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subchapter since the effective date of the Arms Export Control Act, Public Law 94-329, 90 Stat. 729 (June 30, 1976), or is ineligible to contract with, or to receive a license or other approval to import defense articles or defense services from, or to receive an export license or other approval from any agency of the U.S. government; and

(4) The natural person signing the application, notification or other request for approval (including the statement required by this subsection) is a citizen or national of the United States, has been lawfully admitted to the United States for permanent residence (and maintains such a residence) under the Immigration and Nationality Act, as amended (8 U.S.C. 1101(a), section 101(a)20, 60 Stat. 163), or is an official of a foreign government entity in the United States.

(b) In addition, all applications for licenses must include, on the application or an addendum sheet, the complete names and addresses of all U.S. consignors and freight forwarders, and all foreign consignees and foreign intermediate consignees involved in the transaction. If there are multiple consignors, consignees or freight forwarders, and all the required information cannot be included on the application form, an addendum sheet and seven copies containing this information must be provided. The addendum sheet must be marked at the top as follows: “Attachment to Department of State License From (insert DSP-5, 61, 73, or 85, as appropriate) for Export of (insert commodity) valued at (insert U.S. dollar amount) to (insert country of ultimate destination).” The Office of Defense Trade Controls will impress one copy of the addendum sheet with the Department of State seal and return it to the applicant with each license. The sealed addendum sheet must remain attached to the license as an integral part thereof. District Directors of Customs and Department of Defense transmittal authorities will permit only those U.S. consignors or freight forwarders listed on the license or sealed addendum sheet to make shipments under the license, and only to those foreign consignees named on the documents. Applicants should list all freight forwarders who may be in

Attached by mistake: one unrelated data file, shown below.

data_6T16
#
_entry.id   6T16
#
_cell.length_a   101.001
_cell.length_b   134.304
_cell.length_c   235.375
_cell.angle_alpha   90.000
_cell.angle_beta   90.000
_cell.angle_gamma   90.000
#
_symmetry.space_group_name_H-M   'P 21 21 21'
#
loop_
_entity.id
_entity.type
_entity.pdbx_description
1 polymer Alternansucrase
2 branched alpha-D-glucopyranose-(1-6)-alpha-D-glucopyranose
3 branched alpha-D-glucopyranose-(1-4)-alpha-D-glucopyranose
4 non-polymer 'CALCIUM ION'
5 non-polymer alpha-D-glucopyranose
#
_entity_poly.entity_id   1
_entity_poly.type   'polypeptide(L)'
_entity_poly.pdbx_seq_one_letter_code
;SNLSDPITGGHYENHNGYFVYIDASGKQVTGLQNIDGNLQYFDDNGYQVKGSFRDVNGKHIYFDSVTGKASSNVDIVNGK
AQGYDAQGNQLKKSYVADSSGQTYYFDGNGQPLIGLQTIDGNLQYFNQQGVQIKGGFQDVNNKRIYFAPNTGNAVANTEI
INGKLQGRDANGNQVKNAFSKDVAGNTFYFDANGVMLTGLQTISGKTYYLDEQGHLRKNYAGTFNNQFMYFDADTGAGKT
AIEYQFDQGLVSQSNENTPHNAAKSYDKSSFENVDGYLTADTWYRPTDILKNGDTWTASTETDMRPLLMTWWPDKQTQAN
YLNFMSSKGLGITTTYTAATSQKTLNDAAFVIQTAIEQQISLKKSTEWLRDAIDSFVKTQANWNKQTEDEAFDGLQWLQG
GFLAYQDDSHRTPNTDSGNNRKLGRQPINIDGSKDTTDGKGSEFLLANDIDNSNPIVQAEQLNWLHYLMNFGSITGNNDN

volved with shipments under the license to ensure that the list is complete and to avoid the need for amendments to the list after the license has been approved. If there are unusual or extraordinary circumstances that preclude the specific identification of all the U.S. consignors and freight forwarders and all foreign consignees, the applicant must provide a letter of explanation with each application.

(c) In cases when foreign nationals are employed at or assigned to security-cleared facilities, provision by the applicant of a Technology Control Plan (available from the Defense Investigative Service) will facilitate processing. $126.14 Special comprehensive export

authorizations for NATO, Australia,

and Japan. (a) With respect to NATO members, Australia, and Japan, the Office of Defense Trade Controls may provide the comprehensive authorizations described below for circumstances where the full parameters of a commercial export endeavor including the needed defense exports can be well anticipated and described in advance, thereby making use of such comprehensive authorizations appropriate.

(1) Major Project Authorization. With respect to NATO members, Australia, and Japan, the Office of Defense Trade Controls may provide comprehensive authorizations for well circumscribed commercially developed "major projects”, where a principal registered U.S. exporter/prime contractor identifies in advance the broad parameters of a commercial project including defense exports needed, other participants (e.g., exporters with whom they have "teamed up”, subcontractors), and foreign government end users. Projects eligible for such authorization may include a commercial export of a major weapons system for a foreign government involving, for example, multiple U.S. suppliers under a commercial teaming agreement to design, develop and manufacture defense articles to meet a foreign government's requirements. U.S. exporters seeking such authorization must provide detailed information concerning the scope of the project, including other exporters, U.S. subcontractors, and planned exports (including re-exports) of defense articles, defense services, and technical data, and meet the other requirements set forth in paragraph (b) of this section.

(2) Major Program Authorization. With respect to NATO members, Australia, and Japan, the Office of Defense Trade Controls may provide comprehensive authorizations for well circumscribed commercially developed “major program". This variant would be available where a single registered U.S. exporter defines in advance the parameters of a broad commercial program for which the registrant will be providing all phases of the necessary support (including the needed hardware, tech data, defense services, development, manufacturing, and logistic support). U.S. exporters seeking such authorization must provide detailed information concerning the scope of the program, including planned exports (including re-exports) of defense articles, defense services, and technical data, and meet the other requirements set forth below in paragraph (b) of this section.